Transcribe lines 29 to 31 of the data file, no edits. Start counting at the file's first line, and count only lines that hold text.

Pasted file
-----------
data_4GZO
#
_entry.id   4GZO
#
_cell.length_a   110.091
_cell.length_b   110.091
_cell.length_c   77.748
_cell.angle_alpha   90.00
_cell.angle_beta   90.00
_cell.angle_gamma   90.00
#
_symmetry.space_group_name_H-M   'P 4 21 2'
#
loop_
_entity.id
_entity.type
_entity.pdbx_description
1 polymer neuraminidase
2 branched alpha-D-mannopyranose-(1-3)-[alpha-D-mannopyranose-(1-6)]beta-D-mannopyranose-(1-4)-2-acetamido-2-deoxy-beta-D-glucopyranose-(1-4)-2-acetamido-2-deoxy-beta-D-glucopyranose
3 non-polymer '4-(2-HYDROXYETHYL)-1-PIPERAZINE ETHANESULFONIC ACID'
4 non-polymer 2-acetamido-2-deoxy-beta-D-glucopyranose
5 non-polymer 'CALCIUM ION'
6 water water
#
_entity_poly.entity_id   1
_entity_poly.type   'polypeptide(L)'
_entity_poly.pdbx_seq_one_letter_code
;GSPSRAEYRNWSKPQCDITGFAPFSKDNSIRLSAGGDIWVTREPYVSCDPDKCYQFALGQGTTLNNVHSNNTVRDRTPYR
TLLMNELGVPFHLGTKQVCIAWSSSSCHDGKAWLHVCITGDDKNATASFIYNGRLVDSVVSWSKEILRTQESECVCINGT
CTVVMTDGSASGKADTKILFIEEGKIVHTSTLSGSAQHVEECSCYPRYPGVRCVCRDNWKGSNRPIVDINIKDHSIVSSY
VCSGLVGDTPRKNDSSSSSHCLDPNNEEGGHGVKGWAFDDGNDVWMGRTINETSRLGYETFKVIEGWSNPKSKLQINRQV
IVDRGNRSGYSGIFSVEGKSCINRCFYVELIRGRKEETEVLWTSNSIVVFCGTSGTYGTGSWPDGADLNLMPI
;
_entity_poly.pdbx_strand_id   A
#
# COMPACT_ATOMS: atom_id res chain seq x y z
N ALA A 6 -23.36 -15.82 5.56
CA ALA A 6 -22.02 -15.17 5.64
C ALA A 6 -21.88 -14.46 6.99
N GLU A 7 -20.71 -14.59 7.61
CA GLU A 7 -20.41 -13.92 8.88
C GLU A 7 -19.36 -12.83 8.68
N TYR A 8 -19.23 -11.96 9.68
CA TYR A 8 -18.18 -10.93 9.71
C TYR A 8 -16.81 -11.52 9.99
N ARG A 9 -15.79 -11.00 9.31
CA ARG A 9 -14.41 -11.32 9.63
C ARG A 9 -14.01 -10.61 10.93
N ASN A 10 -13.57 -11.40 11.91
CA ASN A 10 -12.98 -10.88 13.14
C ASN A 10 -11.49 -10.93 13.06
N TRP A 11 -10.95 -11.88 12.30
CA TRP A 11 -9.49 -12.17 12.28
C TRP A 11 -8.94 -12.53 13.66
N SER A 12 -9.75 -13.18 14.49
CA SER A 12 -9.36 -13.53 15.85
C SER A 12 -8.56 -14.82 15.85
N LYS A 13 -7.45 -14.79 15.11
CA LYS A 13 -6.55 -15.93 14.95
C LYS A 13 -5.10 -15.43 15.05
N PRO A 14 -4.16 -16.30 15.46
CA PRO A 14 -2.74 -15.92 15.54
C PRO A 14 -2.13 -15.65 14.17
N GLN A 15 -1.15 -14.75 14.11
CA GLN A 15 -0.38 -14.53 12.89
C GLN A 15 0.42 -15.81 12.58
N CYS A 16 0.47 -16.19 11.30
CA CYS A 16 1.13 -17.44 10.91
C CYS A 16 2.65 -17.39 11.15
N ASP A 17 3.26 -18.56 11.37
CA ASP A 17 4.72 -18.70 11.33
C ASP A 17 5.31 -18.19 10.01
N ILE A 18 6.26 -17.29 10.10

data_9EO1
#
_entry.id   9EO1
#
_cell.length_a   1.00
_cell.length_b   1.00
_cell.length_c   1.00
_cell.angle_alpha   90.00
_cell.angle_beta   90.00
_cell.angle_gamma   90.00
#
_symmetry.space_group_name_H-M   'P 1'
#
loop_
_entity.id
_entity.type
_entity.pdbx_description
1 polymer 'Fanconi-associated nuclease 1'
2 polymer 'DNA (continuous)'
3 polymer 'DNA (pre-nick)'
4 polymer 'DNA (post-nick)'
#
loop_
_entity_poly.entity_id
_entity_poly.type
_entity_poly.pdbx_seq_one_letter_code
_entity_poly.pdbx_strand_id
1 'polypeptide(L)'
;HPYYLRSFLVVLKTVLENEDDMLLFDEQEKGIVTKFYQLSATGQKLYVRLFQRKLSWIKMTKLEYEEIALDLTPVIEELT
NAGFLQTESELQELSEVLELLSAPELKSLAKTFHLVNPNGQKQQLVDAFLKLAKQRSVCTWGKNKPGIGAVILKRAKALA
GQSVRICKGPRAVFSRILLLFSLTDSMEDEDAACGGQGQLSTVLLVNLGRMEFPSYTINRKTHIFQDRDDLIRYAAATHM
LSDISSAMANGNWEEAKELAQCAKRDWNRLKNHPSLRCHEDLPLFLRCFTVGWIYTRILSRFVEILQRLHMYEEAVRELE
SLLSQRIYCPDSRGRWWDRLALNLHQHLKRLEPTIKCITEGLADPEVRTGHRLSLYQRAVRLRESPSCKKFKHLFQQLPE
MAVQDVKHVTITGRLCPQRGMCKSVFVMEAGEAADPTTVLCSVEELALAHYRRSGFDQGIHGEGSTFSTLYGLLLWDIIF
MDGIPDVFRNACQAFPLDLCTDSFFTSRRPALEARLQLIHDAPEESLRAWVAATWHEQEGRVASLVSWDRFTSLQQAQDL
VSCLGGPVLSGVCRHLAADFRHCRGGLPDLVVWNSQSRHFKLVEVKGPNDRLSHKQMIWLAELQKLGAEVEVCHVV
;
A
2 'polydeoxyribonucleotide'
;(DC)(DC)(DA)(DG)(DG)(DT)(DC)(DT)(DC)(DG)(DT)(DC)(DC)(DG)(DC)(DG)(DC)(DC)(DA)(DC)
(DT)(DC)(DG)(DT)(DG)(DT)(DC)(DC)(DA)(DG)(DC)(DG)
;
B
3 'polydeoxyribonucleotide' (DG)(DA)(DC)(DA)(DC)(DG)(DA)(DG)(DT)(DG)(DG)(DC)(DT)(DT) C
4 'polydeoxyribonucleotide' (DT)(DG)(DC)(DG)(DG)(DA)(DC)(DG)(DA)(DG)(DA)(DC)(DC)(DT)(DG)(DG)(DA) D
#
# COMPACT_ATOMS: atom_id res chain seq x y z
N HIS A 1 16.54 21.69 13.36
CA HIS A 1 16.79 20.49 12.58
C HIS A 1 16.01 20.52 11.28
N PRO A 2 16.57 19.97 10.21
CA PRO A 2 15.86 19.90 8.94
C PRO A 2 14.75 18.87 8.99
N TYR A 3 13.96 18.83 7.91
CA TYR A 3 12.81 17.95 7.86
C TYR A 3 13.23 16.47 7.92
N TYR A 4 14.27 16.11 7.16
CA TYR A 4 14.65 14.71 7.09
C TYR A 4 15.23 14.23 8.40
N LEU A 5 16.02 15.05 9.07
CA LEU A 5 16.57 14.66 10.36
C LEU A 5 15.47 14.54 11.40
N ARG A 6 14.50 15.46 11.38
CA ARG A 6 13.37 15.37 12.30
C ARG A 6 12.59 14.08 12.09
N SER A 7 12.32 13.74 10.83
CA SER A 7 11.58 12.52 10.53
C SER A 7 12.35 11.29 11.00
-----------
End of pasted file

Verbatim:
TLLMNELGVPFHLGTKQVCIAWSSSSCHDGKAWLHVCITGDDKNATASFIYNGRLVDSVVSWSKEILRTQESECVCINGT
CTVVMTDGSASGKADTKILFIEEGKIVHTSTLSGSAQHVEECSCYPRYPGVRCVCRDNWKGSNRPIVDINIKDHSIVSSY
VCSGLVGDTPRKNDSSSSSHCLDPNNEEGGHGVKGWAFDDGNDVWMGRTINETSRLGYETFKVIEGWSNPKSKLQINRQV